Here, by pleading guilty to the indictment, Mr. Garcia admitted that he asked Mr. Hei to transport the drugs, paid Mr. Hei, obtained and provided the drugs to Mr. Hei, provided specially crafted undergarments for transporting the drugs, paid Mr. Hei's travel expenses, and verbally directed Mr. Hei's actions over the telephone.(3) These admitted facts provide sufficient corroboration for the hearsay testimony of the police officer.
C. It Was Not Plain Error for the Sentencing Court
to Rely on Information Not in Evidence
Mr. Garcia further argues that the sentencing court erred in relying on the investigative report because the government did not seek to have the report formally admitted into evidence. This objection was not raised before the sentencing court; therefore, our review is for plain error only. See Farnsworth, 92 F.3d at 1007. To demonstrate the existence of plain error, an appellant must show (1) there is error, (2) that is plain, and (3) that affects substantial rights. Johnson v. United States, 520 U.S. 461, 466-67 (1997).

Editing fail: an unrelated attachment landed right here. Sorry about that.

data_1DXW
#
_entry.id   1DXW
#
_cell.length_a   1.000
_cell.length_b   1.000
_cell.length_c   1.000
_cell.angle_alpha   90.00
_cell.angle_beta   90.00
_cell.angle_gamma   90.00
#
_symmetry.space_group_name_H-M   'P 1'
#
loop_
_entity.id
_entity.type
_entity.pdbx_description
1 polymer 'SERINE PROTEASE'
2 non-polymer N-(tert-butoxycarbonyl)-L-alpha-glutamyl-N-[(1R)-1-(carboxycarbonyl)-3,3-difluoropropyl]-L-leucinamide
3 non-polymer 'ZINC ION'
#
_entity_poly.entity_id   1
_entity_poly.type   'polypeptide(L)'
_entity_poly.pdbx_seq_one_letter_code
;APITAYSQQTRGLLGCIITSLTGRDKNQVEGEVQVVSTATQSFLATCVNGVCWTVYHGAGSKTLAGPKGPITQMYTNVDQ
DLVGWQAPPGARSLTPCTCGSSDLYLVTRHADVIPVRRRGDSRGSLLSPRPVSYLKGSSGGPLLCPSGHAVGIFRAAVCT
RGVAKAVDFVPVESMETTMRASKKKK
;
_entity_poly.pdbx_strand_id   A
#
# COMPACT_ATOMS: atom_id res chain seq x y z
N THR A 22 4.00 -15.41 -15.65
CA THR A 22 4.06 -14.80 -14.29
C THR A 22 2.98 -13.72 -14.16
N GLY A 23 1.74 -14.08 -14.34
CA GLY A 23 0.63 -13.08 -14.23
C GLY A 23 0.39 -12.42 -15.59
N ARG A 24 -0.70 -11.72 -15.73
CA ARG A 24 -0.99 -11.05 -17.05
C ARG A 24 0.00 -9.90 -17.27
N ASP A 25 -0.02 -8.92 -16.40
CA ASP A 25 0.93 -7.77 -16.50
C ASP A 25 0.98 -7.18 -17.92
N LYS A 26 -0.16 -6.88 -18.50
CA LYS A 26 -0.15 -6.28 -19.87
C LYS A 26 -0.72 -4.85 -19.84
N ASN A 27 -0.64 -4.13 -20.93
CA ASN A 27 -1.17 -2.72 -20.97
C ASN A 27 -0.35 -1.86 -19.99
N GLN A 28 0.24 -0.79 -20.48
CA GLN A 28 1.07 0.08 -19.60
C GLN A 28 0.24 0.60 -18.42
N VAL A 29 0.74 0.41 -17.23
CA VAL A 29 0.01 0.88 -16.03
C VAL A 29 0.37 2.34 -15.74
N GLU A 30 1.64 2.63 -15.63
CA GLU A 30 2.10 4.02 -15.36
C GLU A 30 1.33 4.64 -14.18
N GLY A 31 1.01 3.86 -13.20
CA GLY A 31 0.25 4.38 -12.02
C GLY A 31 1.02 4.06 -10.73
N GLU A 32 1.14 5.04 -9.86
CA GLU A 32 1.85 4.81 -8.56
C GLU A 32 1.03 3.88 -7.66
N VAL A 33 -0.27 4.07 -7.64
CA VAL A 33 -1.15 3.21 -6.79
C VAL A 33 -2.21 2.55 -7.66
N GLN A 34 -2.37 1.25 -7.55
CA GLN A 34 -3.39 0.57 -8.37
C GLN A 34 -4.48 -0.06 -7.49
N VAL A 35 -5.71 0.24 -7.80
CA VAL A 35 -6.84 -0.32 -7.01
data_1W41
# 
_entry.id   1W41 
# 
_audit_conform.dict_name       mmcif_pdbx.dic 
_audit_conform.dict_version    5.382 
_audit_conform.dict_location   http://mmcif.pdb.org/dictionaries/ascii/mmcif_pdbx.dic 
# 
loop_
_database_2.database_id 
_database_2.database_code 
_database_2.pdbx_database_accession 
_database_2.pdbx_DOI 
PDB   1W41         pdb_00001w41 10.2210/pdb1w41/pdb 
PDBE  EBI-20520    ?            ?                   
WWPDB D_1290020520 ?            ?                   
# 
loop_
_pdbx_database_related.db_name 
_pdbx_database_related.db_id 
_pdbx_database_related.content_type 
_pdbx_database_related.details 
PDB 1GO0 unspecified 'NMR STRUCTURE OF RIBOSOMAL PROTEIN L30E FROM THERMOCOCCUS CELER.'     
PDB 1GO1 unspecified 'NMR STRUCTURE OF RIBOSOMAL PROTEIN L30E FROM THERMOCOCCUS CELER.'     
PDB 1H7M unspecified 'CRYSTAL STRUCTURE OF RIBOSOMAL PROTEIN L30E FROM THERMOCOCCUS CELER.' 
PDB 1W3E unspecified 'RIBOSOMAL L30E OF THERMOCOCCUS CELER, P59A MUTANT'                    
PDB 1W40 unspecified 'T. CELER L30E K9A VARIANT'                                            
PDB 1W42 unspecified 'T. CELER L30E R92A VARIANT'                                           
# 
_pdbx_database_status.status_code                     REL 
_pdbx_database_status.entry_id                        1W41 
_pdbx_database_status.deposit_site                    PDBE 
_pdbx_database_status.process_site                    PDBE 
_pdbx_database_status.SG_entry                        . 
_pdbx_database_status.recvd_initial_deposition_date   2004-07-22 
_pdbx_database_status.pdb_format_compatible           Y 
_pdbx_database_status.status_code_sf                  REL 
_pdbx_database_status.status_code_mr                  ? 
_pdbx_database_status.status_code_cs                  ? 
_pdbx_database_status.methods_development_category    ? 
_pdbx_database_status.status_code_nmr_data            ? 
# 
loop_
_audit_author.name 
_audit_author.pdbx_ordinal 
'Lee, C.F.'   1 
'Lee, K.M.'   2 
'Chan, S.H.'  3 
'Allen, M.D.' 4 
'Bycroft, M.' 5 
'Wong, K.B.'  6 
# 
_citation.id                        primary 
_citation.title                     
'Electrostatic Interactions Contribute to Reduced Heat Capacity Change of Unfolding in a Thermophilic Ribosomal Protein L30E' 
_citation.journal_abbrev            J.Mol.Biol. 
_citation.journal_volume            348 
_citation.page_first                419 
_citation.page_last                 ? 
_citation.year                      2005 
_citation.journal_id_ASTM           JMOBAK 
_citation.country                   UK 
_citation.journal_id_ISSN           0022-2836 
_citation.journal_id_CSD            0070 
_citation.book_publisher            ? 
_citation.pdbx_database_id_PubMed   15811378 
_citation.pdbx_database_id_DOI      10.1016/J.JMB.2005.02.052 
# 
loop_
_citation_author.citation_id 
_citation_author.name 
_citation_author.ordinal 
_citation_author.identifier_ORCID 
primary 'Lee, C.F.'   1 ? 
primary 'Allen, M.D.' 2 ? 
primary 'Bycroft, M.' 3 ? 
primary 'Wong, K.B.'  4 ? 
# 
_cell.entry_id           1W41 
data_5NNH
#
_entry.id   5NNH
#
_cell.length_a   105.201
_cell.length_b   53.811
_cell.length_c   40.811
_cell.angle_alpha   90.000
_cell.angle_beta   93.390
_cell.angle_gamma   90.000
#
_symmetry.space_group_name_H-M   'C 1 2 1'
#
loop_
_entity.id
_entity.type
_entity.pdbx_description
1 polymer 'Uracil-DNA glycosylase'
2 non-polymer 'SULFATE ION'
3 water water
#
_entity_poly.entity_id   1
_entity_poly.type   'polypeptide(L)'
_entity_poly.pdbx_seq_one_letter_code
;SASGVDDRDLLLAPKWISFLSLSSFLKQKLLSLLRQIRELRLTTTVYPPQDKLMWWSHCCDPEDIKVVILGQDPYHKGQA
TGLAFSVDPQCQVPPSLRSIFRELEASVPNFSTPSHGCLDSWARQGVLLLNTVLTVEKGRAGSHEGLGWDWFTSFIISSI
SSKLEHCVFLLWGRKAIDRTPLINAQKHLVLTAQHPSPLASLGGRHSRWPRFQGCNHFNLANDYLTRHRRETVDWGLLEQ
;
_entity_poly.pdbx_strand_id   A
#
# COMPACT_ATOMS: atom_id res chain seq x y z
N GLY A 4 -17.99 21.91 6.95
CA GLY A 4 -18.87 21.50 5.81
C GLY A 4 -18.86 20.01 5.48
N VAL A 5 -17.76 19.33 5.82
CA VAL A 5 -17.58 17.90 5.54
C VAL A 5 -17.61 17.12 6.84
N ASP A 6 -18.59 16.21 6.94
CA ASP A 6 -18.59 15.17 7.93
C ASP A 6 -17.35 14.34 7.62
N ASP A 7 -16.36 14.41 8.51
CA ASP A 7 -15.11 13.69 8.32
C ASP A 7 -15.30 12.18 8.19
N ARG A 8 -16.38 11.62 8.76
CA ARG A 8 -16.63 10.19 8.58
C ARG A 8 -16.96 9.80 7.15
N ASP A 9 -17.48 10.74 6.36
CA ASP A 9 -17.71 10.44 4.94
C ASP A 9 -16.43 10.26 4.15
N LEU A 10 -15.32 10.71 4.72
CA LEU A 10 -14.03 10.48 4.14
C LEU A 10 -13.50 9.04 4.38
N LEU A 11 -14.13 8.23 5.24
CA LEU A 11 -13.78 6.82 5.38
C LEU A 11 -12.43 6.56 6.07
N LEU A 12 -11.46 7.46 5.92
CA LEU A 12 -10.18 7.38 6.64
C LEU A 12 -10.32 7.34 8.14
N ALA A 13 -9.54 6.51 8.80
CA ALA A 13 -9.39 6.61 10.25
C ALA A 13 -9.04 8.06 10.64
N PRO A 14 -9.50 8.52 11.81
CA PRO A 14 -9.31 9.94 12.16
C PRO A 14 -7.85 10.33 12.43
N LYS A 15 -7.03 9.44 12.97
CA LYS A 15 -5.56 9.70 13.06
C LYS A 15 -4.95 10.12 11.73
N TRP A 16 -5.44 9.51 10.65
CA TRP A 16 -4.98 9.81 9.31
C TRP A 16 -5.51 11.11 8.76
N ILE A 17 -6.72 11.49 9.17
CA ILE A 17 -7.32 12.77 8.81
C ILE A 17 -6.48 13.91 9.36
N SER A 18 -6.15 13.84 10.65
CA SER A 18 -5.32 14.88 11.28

In determining a sentence, the district court may appropriately consider all sources of information without limitation; the sole touchstone is reliability. See United States v. Beaulieu, 893 F.2d 1177, 1179 (10th Cir. 1990). Thus, the sentencing court may consider information that would be inadmissible at a criminal trial, including reliable hearsay and statements of co-defendants made in separate proceedings. See USSG § 6A1.3, cmt.; Beaulieu, 893 F.2d at 1181.
In light of the sentencing court's virtually limitless prerogative to consider information known to it from a variety of sources, and in light of the admissions by Mr. Garcia detailed above, even if there was error in not requiring the government to make a formal evidentiary submission, it did not affect Mr. Garcia's substantial rights.